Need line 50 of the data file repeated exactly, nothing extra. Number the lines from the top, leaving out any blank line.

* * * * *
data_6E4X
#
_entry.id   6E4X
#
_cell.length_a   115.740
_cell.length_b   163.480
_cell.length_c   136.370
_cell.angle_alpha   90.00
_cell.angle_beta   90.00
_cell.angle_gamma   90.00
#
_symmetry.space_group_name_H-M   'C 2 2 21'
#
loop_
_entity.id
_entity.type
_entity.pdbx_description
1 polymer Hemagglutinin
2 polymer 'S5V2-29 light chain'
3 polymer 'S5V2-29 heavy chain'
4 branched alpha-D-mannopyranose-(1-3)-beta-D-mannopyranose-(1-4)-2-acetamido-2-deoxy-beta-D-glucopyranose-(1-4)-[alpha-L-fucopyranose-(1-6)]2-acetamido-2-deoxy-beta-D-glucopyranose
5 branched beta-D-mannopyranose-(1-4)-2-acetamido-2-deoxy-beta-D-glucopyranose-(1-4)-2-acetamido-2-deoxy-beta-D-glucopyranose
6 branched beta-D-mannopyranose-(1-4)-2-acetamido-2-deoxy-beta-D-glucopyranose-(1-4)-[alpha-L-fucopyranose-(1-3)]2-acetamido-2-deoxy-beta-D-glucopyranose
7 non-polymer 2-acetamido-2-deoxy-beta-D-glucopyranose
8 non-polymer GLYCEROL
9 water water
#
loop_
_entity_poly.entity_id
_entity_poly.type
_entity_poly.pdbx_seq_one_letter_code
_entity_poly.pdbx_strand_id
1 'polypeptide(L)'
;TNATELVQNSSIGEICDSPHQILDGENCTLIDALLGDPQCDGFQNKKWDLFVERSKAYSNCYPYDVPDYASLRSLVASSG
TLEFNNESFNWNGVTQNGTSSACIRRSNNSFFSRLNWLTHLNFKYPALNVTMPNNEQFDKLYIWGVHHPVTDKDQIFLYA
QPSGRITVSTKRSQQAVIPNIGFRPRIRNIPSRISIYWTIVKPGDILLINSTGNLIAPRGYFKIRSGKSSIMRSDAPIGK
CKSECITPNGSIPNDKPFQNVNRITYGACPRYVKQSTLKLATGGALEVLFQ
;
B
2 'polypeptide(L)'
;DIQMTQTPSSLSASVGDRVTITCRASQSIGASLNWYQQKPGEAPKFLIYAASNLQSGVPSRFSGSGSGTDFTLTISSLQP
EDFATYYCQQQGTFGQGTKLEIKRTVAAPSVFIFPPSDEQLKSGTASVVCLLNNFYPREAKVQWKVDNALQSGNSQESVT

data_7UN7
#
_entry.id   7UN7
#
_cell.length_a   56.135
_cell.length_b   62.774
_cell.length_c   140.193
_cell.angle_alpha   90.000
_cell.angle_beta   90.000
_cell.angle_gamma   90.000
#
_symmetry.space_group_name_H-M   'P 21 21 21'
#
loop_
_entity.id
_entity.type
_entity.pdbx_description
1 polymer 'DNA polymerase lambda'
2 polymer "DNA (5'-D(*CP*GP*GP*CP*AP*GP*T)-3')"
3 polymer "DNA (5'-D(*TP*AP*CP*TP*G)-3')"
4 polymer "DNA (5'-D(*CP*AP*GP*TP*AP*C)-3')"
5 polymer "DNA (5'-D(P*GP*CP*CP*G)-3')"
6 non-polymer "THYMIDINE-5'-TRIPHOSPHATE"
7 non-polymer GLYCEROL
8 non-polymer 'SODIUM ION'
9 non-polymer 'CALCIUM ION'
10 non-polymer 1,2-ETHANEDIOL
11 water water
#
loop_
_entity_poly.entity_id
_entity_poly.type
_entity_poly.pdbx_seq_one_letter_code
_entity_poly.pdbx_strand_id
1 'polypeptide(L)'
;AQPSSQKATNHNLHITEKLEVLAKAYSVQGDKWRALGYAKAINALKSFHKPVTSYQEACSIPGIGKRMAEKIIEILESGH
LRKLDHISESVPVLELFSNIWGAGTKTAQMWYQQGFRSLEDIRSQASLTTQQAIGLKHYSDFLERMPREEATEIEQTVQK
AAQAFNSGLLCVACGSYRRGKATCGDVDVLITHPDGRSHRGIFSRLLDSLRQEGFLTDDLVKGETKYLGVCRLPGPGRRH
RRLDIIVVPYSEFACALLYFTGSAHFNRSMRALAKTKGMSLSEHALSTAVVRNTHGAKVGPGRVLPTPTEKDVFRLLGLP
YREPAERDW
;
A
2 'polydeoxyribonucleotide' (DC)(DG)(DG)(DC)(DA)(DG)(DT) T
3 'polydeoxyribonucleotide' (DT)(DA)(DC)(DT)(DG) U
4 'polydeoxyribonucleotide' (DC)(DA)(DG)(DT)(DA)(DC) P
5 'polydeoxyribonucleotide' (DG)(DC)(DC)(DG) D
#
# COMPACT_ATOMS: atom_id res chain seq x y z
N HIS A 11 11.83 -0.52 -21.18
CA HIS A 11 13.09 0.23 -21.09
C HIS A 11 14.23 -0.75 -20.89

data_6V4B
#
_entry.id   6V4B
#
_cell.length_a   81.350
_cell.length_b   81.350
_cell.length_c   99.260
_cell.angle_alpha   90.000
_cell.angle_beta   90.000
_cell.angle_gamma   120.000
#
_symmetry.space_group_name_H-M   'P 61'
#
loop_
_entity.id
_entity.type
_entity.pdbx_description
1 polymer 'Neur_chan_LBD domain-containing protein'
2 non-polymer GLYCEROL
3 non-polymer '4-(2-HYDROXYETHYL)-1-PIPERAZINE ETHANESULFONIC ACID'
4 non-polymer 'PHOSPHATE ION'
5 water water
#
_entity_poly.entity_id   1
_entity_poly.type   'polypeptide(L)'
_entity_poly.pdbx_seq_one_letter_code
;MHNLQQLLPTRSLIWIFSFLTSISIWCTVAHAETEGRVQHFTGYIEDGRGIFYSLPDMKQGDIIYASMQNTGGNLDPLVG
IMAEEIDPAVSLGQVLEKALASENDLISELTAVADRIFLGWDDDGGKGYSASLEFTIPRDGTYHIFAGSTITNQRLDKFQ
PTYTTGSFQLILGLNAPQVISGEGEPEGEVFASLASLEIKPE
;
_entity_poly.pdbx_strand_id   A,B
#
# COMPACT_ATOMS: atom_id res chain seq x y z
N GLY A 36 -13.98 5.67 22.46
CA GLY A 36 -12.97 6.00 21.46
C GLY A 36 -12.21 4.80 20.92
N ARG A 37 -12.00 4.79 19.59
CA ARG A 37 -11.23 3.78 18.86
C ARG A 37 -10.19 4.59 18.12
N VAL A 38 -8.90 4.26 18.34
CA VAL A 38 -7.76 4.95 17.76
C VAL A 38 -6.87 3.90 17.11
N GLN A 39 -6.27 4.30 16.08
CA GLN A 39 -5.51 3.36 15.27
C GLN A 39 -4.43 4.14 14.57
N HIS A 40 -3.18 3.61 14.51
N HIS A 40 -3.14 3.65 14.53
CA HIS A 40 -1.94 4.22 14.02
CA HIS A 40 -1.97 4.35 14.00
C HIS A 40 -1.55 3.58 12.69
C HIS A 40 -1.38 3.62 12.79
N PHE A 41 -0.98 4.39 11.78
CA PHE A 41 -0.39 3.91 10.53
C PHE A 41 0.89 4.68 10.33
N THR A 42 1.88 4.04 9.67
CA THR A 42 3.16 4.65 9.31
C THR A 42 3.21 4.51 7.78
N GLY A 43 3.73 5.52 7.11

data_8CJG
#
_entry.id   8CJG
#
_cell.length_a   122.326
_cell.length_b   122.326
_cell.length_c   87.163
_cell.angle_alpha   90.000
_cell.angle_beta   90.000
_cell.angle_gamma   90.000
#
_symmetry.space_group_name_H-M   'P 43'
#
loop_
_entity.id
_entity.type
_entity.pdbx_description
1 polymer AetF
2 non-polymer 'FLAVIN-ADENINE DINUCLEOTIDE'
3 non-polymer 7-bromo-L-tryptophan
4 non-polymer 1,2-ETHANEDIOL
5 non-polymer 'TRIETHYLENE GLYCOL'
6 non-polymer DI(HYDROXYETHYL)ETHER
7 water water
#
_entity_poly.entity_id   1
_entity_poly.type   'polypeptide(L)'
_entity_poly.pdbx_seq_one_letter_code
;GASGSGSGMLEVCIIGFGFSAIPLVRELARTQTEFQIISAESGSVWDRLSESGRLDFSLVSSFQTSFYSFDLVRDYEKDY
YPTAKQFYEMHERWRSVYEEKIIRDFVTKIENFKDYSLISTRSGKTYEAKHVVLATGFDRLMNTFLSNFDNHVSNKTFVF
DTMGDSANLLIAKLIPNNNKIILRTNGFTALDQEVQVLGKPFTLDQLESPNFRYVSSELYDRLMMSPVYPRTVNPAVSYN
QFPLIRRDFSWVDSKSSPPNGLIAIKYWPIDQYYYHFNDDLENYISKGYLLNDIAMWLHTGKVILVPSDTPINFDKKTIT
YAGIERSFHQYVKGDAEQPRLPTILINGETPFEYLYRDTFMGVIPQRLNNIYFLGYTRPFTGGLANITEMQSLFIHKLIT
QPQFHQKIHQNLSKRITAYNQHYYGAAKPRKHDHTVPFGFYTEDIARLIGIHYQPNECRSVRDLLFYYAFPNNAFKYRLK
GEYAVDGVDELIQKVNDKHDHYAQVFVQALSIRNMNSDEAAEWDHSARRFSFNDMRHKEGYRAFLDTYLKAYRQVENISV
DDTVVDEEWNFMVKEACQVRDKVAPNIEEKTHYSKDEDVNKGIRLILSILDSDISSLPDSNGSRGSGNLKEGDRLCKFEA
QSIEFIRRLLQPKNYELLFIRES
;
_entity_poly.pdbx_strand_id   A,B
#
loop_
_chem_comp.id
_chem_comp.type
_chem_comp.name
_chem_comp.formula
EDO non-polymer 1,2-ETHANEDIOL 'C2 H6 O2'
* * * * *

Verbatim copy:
_cell.angle_alpha   90.000